“Doubt is the key to knowledge” (Persian Proverb).
To what extent is this true in two areas of knowledge?
TOTAL WORD COUNT: 1596
The statement “Doubt is the key to knowledge,” historically attributed to a Persian proverb, serves to espouse the use of uncertainty as a means of acquiring knowledge. However, one must examine and question the validity of the above statement in its practical application. Under the lens of history and ethics, there are a multitude of historical examples in which doubt was necessary to garner knowledge. In contrast, doubt may be undesired and actually prove to be a hindrance to knowledge, or at the very least not lead to knowledge. Therefore, although it may be true for certain areas of knowledge that doubt leads to knowledge, in other areas doubt may inhibit the path to knowledge.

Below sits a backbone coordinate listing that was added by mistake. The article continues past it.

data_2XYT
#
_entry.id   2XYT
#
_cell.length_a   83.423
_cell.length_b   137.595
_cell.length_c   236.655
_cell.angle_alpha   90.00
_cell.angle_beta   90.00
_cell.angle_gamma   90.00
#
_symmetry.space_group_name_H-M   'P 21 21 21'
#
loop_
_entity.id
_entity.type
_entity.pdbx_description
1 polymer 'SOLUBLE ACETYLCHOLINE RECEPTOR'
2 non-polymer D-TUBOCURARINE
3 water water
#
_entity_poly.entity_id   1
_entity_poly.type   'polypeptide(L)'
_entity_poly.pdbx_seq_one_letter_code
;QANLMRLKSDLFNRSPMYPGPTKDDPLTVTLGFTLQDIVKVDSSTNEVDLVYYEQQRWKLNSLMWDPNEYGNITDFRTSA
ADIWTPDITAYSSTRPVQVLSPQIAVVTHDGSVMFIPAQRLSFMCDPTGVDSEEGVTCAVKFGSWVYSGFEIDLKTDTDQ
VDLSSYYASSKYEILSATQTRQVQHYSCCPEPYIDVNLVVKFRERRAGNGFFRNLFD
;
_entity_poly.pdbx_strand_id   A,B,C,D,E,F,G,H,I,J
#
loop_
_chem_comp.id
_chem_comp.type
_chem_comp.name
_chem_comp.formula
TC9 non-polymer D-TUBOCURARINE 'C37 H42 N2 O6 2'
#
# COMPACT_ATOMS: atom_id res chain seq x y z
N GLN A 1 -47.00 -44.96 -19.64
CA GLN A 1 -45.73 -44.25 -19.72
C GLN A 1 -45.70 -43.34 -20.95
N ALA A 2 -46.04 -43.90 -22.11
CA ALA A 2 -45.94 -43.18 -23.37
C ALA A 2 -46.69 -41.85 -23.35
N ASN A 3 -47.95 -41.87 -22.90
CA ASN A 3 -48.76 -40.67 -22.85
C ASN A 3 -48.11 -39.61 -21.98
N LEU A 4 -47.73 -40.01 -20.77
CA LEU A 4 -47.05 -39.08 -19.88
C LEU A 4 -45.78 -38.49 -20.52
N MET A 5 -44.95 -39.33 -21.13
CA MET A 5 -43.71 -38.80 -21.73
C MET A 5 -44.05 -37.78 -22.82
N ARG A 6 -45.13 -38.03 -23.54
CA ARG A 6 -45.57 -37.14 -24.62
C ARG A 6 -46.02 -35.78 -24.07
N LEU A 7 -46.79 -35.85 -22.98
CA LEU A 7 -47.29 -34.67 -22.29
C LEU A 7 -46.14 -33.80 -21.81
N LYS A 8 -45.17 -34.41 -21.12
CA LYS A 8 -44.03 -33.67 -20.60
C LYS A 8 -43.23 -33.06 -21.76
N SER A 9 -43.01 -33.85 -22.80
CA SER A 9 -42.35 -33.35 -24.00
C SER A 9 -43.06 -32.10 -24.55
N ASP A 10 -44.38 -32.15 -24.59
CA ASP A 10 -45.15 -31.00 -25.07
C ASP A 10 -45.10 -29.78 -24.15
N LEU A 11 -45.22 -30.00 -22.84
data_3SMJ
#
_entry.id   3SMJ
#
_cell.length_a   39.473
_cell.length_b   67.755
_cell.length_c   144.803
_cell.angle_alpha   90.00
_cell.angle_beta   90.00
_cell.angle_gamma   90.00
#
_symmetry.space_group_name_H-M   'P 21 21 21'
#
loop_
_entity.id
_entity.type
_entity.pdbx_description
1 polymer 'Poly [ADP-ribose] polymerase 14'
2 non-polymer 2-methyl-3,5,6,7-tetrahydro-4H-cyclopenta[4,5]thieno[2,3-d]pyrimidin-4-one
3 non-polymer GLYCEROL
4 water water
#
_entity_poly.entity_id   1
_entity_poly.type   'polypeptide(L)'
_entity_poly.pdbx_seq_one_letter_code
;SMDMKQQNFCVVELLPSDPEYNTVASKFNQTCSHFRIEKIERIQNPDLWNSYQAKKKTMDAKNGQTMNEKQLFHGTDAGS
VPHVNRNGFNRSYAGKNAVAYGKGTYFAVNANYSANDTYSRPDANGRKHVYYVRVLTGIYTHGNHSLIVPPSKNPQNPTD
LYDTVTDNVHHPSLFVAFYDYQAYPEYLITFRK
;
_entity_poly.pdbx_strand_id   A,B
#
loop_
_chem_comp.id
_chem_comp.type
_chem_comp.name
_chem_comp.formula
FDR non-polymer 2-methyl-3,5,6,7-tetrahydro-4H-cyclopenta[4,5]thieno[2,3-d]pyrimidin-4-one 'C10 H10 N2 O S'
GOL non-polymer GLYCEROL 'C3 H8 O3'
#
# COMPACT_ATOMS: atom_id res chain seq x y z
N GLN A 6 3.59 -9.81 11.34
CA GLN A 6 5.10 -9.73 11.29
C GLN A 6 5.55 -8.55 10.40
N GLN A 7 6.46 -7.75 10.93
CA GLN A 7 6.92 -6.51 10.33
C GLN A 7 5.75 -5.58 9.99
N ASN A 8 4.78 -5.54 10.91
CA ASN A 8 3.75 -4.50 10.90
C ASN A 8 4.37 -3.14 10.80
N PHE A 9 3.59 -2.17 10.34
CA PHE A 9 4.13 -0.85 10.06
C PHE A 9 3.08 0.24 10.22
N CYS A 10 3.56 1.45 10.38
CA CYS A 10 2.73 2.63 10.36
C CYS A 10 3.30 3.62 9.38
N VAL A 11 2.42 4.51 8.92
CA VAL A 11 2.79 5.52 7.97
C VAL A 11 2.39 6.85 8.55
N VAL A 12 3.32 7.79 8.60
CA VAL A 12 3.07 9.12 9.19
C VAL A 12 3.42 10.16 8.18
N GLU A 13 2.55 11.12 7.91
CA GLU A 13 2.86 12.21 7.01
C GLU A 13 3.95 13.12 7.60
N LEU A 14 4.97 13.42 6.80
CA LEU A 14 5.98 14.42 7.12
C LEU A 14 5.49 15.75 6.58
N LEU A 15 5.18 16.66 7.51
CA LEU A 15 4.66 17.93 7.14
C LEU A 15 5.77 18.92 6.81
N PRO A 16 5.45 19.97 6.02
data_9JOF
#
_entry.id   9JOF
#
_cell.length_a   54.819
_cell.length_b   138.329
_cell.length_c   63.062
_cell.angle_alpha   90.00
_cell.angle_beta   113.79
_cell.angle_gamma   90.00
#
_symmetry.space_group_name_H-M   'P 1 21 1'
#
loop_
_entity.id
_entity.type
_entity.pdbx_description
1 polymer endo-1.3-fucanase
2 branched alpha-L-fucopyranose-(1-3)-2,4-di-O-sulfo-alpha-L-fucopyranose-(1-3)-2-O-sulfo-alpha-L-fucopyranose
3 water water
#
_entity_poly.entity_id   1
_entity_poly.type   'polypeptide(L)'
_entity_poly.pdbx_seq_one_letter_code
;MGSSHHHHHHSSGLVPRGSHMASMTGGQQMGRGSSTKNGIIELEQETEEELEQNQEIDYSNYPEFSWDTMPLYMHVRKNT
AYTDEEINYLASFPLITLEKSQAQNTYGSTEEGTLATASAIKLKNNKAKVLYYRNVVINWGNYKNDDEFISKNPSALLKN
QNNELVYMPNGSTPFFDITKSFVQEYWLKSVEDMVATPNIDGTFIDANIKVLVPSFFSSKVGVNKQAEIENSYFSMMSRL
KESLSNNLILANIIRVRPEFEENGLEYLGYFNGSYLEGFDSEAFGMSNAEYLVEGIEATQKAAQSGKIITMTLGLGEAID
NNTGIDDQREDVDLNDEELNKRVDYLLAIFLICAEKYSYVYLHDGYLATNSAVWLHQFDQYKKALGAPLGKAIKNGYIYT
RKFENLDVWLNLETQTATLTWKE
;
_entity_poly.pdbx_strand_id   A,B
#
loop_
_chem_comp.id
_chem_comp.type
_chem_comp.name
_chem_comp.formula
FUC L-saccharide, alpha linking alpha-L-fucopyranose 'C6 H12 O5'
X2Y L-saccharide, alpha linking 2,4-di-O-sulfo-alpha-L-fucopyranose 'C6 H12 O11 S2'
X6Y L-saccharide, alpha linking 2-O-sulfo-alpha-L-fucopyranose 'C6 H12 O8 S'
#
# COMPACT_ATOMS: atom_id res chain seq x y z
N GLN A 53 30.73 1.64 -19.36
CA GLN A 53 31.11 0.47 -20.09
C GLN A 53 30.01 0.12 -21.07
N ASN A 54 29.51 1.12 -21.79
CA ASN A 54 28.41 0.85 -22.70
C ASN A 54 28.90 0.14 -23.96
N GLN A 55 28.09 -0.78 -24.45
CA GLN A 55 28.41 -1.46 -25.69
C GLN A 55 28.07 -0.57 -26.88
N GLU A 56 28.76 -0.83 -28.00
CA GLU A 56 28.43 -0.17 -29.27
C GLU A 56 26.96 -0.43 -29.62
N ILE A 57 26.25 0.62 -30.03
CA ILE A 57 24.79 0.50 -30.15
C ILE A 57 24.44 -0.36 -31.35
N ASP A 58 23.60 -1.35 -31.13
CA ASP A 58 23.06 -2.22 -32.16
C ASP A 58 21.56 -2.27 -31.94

In the subject of history, doubt may be imperative in our pursuit for knowledge. Although, it may seem contrary to common sense to doubt the chronological foundation of mankind, there are multiple instances in which the use of doubt is applicable. Moreover, as fabrication or modification of historical accounts has become more rampant over the years, doubt has become a necessary tool to acquire knowledge. As reported by the New York Times on March 12th of this year, the Texas Board of Education approved a social studies curriculum that will “put a conservative stamp on history and economics textbooks, stressing the superiority of American capitalism, questioning the Founding Fathers’ commitment to a purely secular government and presenting Republican political philosophies in a more positive light.”(A12) This measure was passed by a conservative bloc, promoting their biased ideological views that included diminishing the role played by African Americans and Hispanics in American History. Board member Mary Helen Berlanga noted “They can just pretend this is a white America and Hispanics don’t...